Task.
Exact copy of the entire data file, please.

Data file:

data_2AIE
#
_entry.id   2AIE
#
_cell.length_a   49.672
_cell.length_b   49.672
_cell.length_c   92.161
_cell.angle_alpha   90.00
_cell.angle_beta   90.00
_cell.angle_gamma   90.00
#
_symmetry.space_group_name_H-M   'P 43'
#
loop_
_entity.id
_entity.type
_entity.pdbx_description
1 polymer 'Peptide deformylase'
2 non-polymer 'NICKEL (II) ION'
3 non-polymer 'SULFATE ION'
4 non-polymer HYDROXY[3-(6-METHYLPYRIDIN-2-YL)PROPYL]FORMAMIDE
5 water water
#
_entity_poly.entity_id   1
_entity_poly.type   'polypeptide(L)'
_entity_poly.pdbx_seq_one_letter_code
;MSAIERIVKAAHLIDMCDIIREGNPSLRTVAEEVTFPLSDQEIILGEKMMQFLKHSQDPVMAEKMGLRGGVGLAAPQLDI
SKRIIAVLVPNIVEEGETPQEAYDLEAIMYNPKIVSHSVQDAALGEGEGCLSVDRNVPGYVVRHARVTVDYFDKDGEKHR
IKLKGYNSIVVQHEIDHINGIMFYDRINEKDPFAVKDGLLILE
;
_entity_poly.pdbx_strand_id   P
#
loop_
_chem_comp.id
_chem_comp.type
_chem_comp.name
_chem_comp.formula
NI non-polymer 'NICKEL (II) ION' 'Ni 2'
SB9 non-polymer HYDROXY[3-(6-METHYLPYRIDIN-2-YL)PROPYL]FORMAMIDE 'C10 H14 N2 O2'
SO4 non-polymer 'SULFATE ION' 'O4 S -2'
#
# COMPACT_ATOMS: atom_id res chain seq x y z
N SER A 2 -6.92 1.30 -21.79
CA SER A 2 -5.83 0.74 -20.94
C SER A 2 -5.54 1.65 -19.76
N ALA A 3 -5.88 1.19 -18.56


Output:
data_2AIE
#
_entry.id   2AIE
#
_cell.length_a   49.672
_cell.length_b   49.672
_cell.length_c   92.161
_cell.angle_alpha   90.00
_cell.angle_beta   90.00
_cell.angle_gamma   90.00
#
_symmetry.space_group_name_H-M   'P 43'
#
loop_
_entity.id
_entity.type
_entity.pdbx_description
1 polymer 'Peptide deformylase'
2 non-polymer 'NICKEL (II) ION'
3 non-polymer 'SULFATE ION'
4 non-polymer HYDROXY[3-(6-METHYLPYRIDIN-2-YL)PROPYL]FORMAMIDE
5 water water
#
_entity_poly.entity_id   1
_entity_poly.type   'polypeptide(L)'
_entity_poly.pdbx_seq_one_letter_code
;MSAIERIVKAAHLIDMCDIIREGNPSLRTVAEEVTFPLSDQEIILGEKMMQFLKHSQDPVMAEKMGLRGGVGLAAPQLDI
SKRIIAVLVPNIVEEGETPQEAYDLEAIMYNPKIVSHSVQDAALGEGEGCLSVDRNVPGYVVRHARVTVDYFDKDGEKHR
IKLKGYNSIVVQHEIDHINGIMFYDRINEKDPFAVKDGLLILE
;
_entity_poly.pdbx_strand_id   P
#
loop_
_chem_comp.id
_chem_comp.type
_chem_comp.name
_chem_comp.formula
NI non-polymer 'NICKEL (II) ION' 'Ni 2'
SB9 non-polymer HYDROXY[3-(6-METHYLPYRIDIN-2-YL)PROPYL]FORMAMIDE 'C10 H14 N2 O2'
SO4 non-polymer 'SULFATE ION' 'O4 S -2'
#
# COMPACT_ATOMS: atom_id res chain seq x y z
N SER A 2 -6.92 1.30 -21.79
CA SER A 2 -5.83 0.74 -20.94
C SER A 2 -5.54 1.65 -19.76
N ALA A 3 -5.88 1.19 -18.56